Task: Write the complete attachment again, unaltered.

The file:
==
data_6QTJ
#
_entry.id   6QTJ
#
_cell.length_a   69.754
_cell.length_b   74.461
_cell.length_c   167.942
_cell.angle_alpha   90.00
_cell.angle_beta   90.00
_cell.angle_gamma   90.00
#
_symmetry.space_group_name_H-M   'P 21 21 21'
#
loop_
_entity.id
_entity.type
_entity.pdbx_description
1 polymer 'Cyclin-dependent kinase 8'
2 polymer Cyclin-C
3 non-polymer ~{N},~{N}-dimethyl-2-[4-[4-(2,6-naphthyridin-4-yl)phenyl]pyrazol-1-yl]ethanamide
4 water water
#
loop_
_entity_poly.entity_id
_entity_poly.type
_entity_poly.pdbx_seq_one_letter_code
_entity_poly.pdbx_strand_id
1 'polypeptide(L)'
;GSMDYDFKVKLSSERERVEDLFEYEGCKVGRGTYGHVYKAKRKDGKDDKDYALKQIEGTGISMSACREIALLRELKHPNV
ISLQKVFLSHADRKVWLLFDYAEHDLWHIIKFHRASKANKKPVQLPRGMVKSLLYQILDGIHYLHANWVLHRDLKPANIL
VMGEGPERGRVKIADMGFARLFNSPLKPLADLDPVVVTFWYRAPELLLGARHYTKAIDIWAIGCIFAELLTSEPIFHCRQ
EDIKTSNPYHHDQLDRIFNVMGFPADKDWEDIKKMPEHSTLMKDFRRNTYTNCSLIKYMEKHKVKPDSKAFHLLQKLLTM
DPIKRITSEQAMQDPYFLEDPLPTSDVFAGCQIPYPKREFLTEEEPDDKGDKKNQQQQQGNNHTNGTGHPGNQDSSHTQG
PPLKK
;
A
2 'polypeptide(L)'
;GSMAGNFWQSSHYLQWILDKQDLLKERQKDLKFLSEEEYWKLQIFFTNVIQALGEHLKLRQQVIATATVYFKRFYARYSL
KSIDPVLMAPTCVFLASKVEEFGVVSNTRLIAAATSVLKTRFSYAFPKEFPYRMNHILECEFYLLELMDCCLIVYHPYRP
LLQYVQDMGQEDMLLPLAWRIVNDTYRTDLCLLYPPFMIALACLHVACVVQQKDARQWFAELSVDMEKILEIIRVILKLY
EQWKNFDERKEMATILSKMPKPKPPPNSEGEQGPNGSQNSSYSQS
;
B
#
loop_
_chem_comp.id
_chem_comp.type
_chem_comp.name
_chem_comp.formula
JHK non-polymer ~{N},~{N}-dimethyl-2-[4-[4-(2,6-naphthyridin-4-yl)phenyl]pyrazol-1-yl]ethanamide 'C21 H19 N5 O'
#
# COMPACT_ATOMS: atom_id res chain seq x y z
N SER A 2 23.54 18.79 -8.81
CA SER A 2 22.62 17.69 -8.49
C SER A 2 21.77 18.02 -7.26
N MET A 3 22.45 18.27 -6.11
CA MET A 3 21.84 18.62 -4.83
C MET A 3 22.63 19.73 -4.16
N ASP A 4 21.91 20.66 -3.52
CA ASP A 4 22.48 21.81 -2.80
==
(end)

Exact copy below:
data_6QTJ
#
_entry.id   6QTJ
#
_cell.length_a   69.754
_cell.length_b   74.461
_cell.length_c   167.942
_cell.angle_alpha   90.00
_cell.angle_beta   90.00
_cell.angle_gamma   90.00
#
_symmetry.space_group_name_H-M   'P 21 21 21'
#
loop_
_entity.id
_entity.type
_entity.pdbx_description
1 polymer 'Cyclin-dependent kinase 8'
2 polymer Cyclin-C
3 non-polymer ~{N},~{N}-dimethyl-2-[4-[4-(2,6-naphthyridin-4-yl)phenyl]pyrazol-1-yl]ethanamide
4 water water
#
loop_
_entity_poly.entity_id
_entity_poly.type
_entity_poly.pdbx_seq_one_letter_code
_entity_poly.pdbx_strand_id
1 'polypeptide(L)'
;GSMDYDFKVKLSSERERVEDLFEYEGCKVGRGTYGHVYKAKRKDGKDDKDYALKQIEGTGISMSACREIALLRELKHPNV
ISLQKVFLSHADRKVWLLFDYAEHDLWHIIKFHRASKANKKPVQLPRGMVKSLLYQILDGIHYLHANWVLHRDLKPANIL
VMGEGPERGRVKIADMGFARLFNSPLKPLADLDPVVVTFWYRAPELLLGARHYTKAIDIWAIGCIFAELLTSEPIFHCRQ
EDIKTSNPYHHDQLDRIFNVMGFPADKDWEDIKKMPEHSTLMKDFRRNTYTNCSLIKYMEKHKVKPDSKAFHLLQKLLTM
DPIKRITSEQAMQDPYFLEDPLPTSDVFAGCQIPYPKREFLTEEEPDDKGDKKNQQQQQGNNHTNGTGHPGNQDSSHTQG
PPLKK
;
A
2 'polypeptide(L)'
;GSMAGNFWQSSHYLQWILDKQDLLKERQKDLKFLSEEEYWKLQIFFTNVIQALGEHLKLRQQVIATATVYFKRFYARYSL
KSIDPVLMAPTCVFLASKVEEFGVVSNTRLIAAATSVLKTRFSYAFPKEFPYRMNHILECEFYLLELMDCCLIVYHPYRP
LLQYVQDMGQEDMLLPLAWRIVNDTYRTDLCLLYPPFMIALACLHVACVVQQKDARQWFAELSVDMEKILEIIRVILKLY
EQWKNFDERKEMATILSKMPKPKPPPNSEGEQGPNGSQNSSYSQS
;
B
#
loop_
_chem_comp.id
_chem_comp.type
_chem_comp.name
_chem_comp.formula
JHK non-polymer ~{N},~{N}-dimethyl-2-[4-[4-(2,6-naphthyridin-4-yl)phenyl]pyrazol-1-yl]ethanamide 'C21 H19 N5 O'
#
# COMPACT_ATOMS: atom_id res chain seq x y z
N SER A 2 23.54 18.79 -8.81
CA SER A 2 22.62 17.69 -8.49
C SER A 2 21.77 18.02 -7.26
N MET A 3 22.45 18.27 -6.11
CA MET A 3 21.84 18.62 -4.83
C MET A 3 22.63 19.73 -4.16
N ASP A 4 21.91 20.66 -3.52
CA ASP A 4 22.48 21.81 -2.80